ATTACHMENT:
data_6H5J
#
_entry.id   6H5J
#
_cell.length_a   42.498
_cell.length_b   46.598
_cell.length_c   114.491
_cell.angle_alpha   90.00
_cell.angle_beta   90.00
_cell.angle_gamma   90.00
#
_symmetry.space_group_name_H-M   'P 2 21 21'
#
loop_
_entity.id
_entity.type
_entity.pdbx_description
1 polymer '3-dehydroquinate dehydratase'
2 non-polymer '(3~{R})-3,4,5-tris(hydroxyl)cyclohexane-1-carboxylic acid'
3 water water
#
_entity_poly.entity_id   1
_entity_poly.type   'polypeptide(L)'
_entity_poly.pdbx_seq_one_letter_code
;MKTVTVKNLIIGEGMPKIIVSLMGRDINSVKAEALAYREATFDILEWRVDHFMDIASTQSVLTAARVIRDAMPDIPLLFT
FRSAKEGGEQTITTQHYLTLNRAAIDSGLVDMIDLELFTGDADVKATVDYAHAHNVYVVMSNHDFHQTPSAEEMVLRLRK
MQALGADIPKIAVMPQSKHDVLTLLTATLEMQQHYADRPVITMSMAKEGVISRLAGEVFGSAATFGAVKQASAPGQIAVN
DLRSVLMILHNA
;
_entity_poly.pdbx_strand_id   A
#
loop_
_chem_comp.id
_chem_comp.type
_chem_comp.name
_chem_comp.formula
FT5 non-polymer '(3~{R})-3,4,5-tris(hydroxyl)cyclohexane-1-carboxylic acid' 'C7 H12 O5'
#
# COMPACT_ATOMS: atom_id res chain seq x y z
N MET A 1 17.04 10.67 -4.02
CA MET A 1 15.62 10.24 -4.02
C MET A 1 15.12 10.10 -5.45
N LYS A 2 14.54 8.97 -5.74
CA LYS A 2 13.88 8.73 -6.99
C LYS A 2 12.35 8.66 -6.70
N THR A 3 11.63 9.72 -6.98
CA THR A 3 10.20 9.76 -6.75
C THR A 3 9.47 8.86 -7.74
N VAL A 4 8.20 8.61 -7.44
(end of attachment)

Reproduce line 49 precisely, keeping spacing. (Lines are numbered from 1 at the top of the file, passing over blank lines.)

N VAL A 4 8.20 8.61 -7.44